The Indians could leave Bauer in the bullpen and operate with a four-man rotation for the immediate future, as there is no need for a fifth starter with several off days in the schedule over the course of the next eight days, which could give Cleveland a little time to play around with their roster. Danny Salazar, Anderson, and Josh Tomlin are lined up for the series against the Minnesota Twins on Monday, Tuesday, and Wednesday, and Corey Kluber would then be set to start Friday in the opener in Philadelphia after Thursday’s off day. Salazar and Anderson could each pitch on regular rest on Saturday and Sunday, skipping over the number two starter’s regular turn on Saturday, and with an off day on Monday, an equally rested Tomlin could pitch the series opener in Cleveland against the Tigers, with Kluber, Salazar, and Anderson each able to go on usual four days rest on Wednesday, Thursday, and Friday of that week.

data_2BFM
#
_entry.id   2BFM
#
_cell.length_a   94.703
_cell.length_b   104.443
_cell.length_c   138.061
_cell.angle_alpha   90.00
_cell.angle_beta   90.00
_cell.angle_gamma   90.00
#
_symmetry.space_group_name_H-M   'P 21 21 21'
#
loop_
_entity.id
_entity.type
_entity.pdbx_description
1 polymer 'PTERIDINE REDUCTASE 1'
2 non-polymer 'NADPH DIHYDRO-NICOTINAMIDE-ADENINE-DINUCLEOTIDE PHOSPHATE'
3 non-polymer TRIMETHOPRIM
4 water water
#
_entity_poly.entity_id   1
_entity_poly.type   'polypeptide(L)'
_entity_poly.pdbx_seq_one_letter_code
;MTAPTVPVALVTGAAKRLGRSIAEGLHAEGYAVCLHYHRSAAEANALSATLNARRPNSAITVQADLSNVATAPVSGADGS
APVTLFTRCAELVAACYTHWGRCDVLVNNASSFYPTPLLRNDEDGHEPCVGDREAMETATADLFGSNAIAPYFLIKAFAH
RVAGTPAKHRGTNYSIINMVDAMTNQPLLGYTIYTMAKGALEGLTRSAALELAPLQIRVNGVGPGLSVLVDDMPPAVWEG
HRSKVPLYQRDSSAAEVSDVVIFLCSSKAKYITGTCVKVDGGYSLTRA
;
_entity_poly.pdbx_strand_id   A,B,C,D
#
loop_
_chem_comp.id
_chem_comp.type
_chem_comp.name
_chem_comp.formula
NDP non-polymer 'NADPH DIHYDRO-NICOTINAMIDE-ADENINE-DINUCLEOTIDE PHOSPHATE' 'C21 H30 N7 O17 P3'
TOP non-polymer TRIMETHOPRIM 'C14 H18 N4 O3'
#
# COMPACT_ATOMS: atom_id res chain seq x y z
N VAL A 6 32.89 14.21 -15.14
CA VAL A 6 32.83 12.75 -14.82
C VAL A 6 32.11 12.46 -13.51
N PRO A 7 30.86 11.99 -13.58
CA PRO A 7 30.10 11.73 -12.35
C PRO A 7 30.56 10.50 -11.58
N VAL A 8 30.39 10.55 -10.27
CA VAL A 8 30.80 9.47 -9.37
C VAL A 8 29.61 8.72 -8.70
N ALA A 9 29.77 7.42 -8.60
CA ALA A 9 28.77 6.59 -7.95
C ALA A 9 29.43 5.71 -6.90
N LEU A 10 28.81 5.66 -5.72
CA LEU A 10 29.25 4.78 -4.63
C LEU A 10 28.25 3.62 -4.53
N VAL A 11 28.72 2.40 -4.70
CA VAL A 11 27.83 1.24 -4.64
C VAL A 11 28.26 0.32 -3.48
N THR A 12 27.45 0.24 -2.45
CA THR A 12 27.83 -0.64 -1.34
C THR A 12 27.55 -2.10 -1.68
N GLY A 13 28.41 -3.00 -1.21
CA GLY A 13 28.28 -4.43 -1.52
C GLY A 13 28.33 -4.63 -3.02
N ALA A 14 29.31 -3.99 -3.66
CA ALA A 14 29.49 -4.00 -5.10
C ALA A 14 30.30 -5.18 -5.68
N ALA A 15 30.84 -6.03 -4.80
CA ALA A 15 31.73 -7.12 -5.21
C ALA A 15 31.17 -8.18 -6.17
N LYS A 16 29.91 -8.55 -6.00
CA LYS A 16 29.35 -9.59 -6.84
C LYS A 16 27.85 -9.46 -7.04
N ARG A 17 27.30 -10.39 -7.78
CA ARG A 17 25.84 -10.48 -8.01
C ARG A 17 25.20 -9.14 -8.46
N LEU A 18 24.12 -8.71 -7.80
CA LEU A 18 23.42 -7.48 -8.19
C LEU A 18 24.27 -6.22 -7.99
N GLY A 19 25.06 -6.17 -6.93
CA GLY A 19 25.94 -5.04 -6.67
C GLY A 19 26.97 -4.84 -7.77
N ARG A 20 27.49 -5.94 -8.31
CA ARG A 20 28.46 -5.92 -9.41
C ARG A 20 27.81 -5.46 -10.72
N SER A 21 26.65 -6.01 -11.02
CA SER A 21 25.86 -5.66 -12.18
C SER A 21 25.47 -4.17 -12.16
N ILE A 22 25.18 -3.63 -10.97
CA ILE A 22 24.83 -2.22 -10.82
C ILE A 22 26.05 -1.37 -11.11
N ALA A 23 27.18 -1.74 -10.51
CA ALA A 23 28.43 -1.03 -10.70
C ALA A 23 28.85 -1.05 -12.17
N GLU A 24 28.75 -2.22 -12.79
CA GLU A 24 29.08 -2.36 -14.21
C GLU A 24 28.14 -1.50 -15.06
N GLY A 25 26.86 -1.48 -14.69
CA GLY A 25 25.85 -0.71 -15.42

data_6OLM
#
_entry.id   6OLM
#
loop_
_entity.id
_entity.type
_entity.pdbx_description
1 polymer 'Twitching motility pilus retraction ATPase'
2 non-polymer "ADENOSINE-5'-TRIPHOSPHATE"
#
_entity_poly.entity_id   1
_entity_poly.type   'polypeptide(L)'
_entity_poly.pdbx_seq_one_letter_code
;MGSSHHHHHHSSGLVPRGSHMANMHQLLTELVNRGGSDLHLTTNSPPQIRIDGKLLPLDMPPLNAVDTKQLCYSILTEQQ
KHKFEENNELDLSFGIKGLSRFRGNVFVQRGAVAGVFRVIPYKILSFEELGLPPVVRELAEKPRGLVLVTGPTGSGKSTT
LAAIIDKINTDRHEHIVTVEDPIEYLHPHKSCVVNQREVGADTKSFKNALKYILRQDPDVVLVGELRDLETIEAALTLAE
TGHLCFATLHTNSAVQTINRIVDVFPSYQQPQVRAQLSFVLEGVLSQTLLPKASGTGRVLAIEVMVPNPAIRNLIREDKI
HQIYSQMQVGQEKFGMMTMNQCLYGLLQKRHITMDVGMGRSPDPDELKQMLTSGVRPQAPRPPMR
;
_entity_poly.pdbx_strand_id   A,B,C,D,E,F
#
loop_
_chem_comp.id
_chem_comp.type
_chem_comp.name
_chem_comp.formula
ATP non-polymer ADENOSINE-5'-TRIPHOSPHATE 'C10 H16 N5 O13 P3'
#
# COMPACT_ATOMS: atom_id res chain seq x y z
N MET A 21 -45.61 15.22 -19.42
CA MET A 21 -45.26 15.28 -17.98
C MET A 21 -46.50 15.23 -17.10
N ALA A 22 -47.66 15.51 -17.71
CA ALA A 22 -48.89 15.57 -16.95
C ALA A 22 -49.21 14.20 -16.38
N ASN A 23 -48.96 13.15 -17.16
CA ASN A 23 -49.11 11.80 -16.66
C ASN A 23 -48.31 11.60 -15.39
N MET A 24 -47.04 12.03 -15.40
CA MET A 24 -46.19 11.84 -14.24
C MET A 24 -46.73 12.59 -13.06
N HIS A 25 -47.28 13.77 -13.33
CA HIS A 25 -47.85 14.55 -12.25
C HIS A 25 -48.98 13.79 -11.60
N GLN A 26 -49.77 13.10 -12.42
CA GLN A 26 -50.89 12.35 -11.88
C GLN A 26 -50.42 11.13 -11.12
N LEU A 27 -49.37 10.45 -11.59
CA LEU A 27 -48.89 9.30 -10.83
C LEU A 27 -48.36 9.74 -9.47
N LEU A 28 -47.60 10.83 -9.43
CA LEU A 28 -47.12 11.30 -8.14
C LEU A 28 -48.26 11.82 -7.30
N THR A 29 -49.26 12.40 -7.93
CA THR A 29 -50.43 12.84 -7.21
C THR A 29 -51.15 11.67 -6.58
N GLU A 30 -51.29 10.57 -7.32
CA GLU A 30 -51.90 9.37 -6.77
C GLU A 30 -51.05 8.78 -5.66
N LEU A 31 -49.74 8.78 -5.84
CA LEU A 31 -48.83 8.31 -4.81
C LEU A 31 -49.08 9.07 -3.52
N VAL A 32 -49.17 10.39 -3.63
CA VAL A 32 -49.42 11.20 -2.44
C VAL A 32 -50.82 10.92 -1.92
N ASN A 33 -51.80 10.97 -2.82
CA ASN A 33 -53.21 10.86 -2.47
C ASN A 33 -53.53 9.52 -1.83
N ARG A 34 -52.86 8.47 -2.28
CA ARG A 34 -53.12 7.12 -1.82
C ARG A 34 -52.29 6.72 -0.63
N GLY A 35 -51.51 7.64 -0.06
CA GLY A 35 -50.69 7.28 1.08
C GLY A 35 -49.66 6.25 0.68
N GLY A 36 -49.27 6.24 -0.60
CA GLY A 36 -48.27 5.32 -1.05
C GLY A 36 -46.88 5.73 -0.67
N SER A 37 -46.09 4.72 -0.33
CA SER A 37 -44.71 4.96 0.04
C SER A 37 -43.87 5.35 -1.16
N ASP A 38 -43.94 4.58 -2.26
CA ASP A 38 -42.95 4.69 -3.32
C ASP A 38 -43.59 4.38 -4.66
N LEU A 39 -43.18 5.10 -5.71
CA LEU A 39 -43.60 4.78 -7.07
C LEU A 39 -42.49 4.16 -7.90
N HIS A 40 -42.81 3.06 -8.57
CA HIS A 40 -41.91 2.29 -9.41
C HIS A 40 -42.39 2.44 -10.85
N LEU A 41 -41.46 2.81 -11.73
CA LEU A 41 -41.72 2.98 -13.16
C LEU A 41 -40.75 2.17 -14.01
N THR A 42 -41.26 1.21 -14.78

In this scenario, the Indians would not be in a bind until Saturday, May 7, against Kansas City.
The Indians have a decision (or possibly a series of decisions) to make this afternoon. The full domino effect of Carrasco’s injury may not be felt for several more days, but it is an unfortunate blow to a team that looked ready to finally field its best 25-man roster it could play.
Photo: Barbara J. Perenic/The Columbus Dispatch